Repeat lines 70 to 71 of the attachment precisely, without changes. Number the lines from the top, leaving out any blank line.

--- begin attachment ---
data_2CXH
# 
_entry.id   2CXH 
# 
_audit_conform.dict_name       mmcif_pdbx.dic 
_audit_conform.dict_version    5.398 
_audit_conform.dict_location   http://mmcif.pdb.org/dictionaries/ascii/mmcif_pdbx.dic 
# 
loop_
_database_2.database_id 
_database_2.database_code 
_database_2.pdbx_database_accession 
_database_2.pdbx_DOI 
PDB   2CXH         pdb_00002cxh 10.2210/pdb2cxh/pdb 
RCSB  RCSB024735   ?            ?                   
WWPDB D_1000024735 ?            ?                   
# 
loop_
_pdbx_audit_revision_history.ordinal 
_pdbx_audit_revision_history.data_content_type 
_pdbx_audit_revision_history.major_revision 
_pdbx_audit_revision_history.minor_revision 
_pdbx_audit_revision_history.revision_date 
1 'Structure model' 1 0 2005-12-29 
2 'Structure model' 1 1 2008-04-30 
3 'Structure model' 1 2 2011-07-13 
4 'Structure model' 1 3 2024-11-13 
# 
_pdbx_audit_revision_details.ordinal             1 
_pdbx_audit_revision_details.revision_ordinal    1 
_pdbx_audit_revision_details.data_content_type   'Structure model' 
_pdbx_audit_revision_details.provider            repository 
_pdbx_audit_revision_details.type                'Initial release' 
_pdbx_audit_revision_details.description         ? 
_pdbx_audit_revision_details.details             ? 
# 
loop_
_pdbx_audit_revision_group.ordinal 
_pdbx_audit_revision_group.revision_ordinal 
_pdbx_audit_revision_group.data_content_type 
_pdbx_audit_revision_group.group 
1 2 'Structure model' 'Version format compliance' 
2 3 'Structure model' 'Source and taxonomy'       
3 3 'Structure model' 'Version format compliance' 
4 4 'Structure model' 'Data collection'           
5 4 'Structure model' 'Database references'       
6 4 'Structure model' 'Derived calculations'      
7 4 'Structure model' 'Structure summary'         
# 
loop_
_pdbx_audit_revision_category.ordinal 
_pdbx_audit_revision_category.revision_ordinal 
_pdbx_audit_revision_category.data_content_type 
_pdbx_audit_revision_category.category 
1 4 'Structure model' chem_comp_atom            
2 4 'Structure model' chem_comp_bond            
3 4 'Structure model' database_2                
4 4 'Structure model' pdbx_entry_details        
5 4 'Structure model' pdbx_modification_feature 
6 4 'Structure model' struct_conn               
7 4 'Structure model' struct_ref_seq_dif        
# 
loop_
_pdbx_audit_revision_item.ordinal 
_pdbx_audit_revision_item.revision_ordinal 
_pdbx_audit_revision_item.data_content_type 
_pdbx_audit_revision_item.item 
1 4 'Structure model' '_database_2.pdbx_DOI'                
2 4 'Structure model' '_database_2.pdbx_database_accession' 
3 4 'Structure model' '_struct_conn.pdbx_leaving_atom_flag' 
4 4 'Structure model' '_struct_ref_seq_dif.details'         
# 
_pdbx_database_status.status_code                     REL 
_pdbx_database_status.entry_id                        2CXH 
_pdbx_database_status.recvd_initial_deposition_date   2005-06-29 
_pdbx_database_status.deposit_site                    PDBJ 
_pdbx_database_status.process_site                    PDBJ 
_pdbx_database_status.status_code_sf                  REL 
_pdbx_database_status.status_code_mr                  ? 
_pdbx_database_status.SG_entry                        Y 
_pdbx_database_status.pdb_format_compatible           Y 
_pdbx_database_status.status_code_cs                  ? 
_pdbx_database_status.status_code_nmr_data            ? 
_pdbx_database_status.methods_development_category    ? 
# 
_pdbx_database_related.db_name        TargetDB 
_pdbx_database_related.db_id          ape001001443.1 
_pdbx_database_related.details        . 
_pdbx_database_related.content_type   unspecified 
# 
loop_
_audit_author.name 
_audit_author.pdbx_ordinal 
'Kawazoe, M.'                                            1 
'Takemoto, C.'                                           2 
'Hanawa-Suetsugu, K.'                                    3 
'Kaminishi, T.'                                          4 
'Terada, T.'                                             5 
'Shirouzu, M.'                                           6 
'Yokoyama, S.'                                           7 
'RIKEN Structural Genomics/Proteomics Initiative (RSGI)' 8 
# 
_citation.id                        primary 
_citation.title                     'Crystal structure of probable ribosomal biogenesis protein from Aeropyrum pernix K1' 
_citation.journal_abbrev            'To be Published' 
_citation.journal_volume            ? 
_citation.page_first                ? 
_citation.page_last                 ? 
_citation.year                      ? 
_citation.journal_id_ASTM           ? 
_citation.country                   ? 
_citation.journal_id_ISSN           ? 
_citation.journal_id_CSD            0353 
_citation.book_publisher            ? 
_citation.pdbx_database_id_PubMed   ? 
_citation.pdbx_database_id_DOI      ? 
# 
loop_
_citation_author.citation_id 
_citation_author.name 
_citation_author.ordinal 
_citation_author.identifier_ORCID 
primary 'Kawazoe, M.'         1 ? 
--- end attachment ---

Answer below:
3 4 'Structure model' '_struct_conn.pdbx_leaving_atom_flag' 
4 4 'Structure model' '_struct_ref_seq_dif.details'         